While Romney just tied himself lock, stock and barrel to austeroeroticist economics by picking Paul Ryan as his vice president, David Dayen points out that the country as a whole just lost the opportunity to talk about job creation and wages (boldface mine):
First of all, I completely agree that this selection means that jobs and the economy will actually get shunted to the side of the political debate for the next three months, an almost incredible scenario at a time of mass unemployment. Ryan’s position as author of the Republican budget means that the Obama campaign gets to tie the top of the ticket to that document, something they have wanted to do. They certainly don’t want to talk about the state of the economy over the past four years. Ryan and Romney made reference to poverty statistics in their VP announcement in Norfolk, Virginia today, and the poor economy. But Ryan’s association to the budget, and the way in which they see improving the economy in supply-side terms, through tax policy and constraining public spending and entitlements, means that the deficit and debt conversation will take on an outsized importance. The Obama campaign will attack on the budget, on Medicare, on Social Security, and with Ryan as a true believer, the Romney campaign will defend it. And the fact that we’re wasting human capital by maintaining a low aggregate demand, tolerating slow growth, keeping millions of Americans out of work and on the sidelines, will not get more than a passing inference. It’s really amazing.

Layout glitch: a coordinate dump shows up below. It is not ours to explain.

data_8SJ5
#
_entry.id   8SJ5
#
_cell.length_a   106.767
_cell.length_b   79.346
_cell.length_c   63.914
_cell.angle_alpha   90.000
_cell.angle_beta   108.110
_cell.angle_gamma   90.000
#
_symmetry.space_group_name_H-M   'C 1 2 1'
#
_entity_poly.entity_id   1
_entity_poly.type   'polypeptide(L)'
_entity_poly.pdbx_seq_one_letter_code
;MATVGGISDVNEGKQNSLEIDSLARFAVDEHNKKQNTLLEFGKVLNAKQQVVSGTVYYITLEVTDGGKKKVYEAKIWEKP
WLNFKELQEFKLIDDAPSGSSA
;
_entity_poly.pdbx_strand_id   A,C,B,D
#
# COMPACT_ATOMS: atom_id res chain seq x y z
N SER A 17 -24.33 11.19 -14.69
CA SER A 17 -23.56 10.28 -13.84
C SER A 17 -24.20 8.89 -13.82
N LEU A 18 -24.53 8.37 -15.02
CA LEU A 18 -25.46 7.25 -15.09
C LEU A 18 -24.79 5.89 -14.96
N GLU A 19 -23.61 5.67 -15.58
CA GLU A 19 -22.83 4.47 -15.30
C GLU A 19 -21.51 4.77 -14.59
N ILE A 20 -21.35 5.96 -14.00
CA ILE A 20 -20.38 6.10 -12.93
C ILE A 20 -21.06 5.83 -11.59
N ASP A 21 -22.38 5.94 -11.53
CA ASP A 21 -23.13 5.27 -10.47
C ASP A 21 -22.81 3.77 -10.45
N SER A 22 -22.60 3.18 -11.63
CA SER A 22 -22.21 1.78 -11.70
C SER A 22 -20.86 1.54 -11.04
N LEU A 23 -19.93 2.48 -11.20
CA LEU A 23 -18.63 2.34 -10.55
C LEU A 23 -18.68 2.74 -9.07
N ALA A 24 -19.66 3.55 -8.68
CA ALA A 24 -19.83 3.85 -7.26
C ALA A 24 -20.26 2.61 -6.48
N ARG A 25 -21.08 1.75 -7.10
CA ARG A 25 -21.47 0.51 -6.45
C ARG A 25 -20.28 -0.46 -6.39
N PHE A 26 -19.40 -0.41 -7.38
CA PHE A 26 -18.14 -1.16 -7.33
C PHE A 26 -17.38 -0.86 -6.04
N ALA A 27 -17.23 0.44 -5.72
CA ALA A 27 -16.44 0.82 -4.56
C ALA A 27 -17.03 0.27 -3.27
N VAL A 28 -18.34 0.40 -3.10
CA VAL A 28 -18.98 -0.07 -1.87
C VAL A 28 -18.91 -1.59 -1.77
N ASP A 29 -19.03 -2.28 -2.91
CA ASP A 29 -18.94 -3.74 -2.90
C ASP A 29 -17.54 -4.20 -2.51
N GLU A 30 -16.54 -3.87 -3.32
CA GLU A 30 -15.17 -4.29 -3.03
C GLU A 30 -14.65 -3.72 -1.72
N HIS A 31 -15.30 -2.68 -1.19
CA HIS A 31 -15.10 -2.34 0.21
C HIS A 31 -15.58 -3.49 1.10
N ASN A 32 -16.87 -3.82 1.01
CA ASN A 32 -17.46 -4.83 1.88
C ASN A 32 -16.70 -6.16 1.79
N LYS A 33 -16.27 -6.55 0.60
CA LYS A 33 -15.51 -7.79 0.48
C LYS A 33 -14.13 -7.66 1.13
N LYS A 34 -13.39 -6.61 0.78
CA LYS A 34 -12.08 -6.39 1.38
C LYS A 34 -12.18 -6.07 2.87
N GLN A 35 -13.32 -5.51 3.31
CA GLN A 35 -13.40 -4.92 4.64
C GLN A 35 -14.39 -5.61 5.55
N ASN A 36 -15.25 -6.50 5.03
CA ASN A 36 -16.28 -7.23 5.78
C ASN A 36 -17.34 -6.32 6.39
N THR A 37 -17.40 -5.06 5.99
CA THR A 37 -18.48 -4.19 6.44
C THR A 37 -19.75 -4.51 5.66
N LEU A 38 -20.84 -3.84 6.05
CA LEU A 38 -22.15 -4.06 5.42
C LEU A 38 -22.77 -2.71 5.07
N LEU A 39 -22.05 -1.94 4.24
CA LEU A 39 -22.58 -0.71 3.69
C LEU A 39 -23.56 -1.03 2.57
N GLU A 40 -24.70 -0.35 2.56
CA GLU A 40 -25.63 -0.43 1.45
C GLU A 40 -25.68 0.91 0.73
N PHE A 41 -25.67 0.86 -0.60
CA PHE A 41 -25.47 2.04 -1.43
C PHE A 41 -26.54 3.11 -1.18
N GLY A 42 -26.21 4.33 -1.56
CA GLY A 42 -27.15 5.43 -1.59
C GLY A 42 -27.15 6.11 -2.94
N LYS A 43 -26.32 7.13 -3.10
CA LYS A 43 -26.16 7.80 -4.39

At the same time, it’s worth remembering that the possibility of Erskine Bowles as Treasury Secretary in a future Obama administration means that the election, in economic terms, is actually about how much the social safety will be weakened, not if.
Worse, we will have to witness the surreal spectacle of political reporters being ‘exciting’ about having their future health insurance hacked to bits.